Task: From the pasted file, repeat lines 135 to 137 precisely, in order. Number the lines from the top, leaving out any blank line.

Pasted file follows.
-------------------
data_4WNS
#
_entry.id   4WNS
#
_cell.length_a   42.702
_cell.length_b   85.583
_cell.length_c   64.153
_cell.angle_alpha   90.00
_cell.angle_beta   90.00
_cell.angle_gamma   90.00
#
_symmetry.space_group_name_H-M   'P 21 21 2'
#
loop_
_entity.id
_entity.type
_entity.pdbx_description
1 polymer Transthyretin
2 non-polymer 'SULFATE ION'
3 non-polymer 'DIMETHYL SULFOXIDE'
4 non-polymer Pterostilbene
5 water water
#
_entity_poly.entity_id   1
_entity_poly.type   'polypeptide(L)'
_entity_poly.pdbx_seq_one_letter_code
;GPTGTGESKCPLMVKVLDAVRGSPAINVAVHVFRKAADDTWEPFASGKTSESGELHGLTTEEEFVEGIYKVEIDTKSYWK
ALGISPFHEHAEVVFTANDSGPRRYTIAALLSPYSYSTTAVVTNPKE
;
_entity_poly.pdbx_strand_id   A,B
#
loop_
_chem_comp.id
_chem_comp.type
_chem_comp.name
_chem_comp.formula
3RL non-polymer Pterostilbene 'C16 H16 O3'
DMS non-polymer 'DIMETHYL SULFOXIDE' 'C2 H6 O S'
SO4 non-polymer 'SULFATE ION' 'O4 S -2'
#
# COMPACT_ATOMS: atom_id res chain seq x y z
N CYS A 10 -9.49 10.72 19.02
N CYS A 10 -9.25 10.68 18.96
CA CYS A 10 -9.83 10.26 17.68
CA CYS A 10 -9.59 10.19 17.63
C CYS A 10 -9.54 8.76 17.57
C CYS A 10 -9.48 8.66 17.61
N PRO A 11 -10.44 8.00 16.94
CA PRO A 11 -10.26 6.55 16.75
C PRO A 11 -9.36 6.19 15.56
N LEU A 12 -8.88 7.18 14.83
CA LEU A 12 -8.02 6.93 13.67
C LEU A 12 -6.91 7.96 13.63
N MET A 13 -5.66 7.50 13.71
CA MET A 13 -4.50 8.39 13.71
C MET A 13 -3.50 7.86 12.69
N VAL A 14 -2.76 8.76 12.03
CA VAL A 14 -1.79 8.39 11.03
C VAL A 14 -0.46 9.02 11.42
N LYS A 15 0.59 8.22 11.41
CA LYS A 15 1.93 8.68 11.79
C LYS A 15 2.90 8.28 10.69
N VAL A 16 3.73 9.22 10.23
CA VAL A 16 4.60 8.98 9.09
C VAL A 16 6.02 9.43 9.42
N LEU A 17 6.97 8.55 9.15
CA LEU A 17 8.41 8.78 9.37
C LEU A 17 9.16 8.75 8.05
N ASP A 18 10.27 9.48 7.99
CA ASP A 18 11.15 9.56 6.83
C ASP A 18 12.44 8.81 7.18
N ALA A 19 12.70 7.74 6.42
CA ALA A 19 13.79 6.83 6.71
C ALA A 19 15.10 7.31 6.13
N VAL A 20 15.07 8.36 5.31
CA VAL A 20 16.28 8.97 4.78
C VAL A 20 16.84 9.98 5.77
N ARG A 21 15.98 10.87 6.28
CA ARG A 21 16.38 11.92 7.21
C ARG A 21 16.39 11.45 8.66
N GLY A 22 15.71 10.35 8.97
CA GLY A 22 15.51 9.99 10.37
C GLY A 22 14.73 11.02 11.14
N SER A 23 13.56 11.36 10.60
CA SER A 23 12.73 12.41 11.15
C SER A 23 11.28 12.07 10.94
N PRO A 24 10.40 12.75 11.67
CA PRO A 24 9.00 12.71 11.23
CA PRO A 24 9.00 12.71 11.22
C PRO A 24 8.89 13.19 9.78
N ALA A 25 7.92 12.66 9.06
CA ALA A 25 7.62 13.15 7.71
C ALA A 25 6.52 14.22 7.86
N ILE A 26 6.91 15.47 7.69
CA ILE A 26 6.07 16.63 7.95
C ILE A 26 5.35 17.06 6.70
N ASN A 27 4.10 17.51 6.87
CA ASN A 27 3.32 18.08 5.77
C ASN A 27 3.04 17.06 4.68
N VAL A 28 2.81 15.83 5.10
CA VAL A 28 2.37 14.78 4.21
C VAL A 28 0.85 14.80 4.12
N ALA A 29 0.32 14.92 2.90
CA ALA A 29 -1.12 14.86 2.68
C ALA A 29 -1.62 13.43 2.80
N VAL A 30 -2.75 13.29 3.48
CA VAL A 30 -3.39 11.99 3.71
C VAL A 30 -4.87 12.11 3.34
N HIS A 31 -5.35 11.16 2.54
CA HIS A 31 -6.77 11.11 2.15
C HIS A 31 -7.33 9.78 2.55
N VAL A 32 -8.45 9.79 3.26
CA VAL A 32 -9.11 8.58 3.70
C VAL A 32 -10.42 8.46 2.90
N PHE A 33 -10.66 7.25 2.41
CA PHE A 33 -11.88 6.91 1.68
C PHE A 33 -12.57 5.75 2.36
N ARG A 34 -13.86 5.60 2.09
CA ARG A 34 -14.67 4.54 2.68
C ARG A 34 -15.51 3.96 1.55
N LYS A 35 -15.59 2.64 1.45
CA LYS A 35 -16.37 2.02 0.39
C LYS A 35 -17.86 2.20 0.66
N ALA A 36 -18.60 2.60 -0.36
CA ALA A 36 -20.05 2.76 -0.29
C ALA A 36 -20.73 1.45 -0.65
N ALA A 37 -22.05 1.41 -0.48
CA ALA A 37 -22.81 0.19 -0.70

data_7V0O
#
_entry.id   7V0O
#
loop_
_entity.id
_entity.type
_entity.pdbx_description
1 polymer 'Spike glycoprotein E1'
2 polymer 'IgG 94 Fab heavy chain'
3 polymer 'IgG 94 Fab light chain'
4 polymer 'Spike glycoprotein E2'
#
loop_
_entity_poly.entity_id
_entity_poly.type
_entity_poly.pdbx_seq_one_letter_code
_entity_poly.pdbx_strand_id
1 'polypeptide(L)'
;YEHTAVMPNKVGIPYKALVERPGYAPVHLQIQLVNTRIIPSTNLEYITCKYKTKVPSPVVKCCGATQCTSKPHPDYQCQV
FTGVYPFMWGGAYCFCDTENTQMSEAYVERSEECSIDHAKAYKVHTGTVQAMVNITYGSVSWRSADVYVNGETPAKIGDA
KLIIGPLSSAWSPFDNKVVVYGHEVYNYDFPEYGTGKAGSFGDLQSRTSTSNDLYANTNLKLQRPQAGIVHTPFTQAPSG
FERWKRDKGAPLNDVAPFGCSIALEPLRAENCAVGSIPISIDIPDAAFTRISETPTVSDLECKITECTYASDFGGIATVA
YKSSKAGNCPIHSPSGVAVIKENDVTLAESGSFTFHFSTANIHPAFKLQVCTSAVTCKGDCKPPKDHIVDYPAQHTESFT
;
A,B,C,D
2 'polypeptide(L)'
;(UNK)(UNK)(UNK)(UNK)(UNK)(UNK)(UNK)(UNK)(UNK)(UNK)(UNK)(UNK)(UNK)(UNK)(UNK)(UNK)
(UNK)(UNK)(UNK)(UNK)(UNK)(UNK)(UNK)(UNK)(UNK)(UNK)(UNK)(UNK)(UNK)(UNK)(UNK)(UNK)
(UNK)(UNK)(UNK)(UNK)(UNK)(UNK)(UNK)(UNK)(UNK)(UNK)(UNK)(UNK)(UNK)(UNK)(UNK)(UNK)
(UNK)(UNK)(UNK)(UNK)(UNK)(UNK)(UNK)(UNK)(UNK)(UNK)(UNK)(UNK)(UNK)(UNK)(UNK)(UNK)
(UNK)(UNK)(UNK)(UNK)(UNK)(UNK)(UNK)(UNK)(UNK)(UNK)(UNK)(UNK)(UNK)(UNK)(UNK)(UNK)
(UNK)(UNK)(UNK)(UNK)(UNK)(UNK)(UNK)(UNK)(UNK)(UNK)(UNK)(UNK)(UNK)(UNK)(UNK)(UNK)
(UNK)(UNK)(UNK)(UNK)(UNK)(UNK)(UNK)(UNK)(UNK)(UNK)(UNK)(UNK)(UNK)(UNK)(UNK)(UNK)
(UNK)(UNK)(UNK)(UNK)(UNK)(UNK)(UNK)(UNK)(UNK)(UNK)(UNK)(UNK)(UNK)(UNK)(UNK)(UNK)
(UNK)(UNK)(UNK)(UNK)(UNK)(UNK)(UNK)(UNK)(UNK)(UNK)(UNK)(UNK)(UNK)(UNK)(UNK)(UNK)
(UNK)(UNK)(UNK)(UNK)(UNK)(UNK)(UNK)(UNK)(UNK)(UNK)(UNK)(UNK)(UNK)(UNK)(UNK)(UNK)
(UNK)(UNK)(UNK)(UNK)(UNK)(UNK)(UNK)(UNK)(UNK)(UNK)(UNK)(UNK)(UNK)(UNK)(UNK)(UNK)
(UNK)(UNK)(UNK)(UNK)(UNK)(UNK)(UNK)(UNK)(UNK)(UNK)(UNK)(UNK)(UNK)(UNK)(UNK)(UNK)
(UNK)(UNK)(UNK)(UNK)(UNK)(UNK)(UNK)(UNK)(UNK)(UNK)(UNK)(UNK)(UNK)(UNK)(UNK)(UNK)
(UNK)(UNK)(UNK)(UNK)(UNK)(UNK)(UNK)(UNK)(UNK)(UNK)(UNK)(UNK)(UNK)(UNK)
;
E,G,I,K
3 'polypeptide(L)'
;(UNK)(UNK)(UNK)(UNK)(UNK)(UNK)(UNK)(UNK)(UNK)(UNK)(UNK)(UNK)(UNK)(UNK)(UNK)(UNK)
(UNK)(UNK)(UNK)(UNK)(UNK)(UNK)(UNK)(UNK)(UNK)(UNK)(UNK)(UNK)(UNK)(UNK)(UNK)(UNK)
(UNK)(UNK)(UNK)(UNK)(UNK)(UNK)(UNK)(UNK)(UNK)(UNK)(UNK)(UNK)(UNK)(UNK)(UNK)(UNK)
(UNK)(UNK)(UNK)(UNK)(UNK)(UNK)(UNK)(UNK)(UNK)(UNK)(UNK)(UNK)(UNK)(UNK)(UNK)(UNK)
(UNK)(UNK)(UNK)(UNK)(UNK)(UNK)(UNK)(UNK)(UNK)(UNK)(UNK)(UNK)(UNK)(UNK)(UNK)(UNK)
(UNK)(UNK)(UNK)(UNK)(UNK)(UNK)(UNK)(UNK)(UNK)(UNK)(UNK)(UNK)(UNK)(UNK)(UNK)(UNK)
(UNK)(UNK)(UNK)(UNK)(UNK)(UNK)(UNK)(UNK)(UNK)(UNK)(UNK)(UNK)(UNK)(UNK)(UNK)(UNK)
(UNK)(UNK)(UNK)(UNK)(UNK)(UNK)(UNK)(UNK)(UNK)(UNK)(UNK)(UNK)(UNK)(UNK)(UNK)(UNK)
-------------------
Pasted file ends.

_entity.type
_entity.pdbx_description
1 polymer 'Spike glycoprotein E1'